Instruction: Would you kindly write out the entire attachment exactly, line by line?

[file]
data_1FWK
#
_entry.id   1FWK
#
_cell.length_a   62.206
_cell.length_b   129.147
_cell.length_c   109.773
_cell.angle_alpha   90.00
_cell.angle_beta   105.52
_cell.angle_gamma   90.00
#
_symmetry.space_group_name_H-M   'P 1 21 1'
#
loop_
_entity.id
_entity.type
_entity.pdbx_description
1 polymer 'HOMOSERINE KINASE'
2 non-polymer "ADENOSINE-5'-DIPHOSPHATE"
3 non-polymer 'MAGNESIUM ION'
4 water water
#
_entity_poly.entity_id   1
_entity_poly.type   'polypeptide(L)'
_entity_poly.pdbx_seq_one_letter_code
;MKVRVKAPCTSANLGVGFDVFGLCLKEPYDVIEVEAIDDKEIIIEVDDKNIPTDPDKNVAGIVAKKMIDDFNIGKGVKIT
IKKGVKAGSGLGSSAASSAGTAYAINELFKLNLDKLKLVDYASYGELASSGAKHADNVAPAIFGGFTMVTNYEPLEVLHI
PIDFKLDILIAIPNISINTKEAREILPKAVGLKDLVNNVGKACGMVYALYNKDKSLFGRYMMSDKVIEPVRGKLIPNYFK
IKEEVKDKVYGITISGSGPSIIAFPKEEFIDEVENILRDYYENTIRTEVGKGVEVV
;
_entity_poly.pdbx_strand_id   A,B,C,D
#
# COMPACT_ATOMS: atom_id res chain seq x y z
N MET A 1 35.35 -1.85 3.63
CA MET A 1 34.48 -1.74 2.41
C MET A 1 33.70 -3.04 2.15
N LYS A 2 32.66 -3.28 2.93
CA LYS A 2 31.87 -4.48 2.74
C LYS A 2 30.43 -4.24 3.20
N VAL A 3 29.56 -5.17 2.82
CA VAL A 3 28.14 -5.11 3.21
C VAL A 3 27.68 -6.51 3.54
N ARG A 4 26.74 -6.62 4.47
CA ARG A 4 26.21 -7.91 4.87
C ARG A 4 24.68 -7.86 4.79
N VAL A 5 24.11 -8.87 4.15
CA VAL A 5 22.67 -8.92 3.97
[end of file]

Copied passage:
data_1FWK
#
_entry.id   1FWK
#
_cell.length_a   62.206
_cell.length_b   129.147
_cell.length_c   109.773
_cell.angle_alpha   90.00
_cell.angle_beta   105.52
_cell.angle_gamma   90.00
#
_symmetry.space_group_name_H-M   'P 1 21 1'
#
loop_
_entity.id
_entity.type
_entity.pdbx_description
1 polymer 'HOMOSERINE KINASE'
2 non-polymer "ADENOSINE-5'-DIPHOSPHATE"
3 non-polymer 'MAGNESIUM ION'
4 water water
#
_entity_poly.entity_id   1
_entity_poly.type   'polypeptide(L)'
_entity_poly.pdbx_seq_one_letter_code
;MKVRVKAPCTSANLGVGFDVFGLCLKEPYDVIEVEAIDDKEIIIEVDDKNIPTDPDKNVAGIVAKKMIDDFNIGKGVKIT
IKKGVKAGSGLGSSAASSAGTAYAINELFKLNLDKLKLVDYASYGELASSGAKHADNVAPAIFGGFTMVTNYEPLEVLHI
PIDFKLDILIAIPNISINTKEAREILPKAVGLKDLVNNVGKACGMVYALYNKDKSLFGRYMMSDKVIEPVRGKLIPNYFK
IKEEVKDKVYGITISGSGPSIIAFPKEEFIDEVENILRDYYENTIRTEVGKGVEVV
;
_entity_poly.pdbx_strand_id   A,B,C,D
#
# COMPACT_ATOMS: atom_id res chain seq x y z
N MET A 1 35.35 -1.85 3.63
CA MET A 1 34.48 -1.74 2.41
C MET A 1 33.70 -3.04 2.15
N LYS A 2 32.66 -3.28 2.93
CA LYS A 2 31.87 -4.48 2.74
C LYS A 2 30.43 -4.24 3.20
N VAL A 3 29.56 -5.17 2.82
CA VAL A 3 28.14 -5.11 3.21
C VAL A 3 27.68 -6.51 3.54
N ARG A 4 26.74 -6.62 4.47
CA ARG A 4 26.21 -7.91 4.87
C ARG A 4 24.68 -7.86 4.79
N VAL A 5 24.11 -8.87 4.15
CA VAL A 5 22.67 -8.92 3.97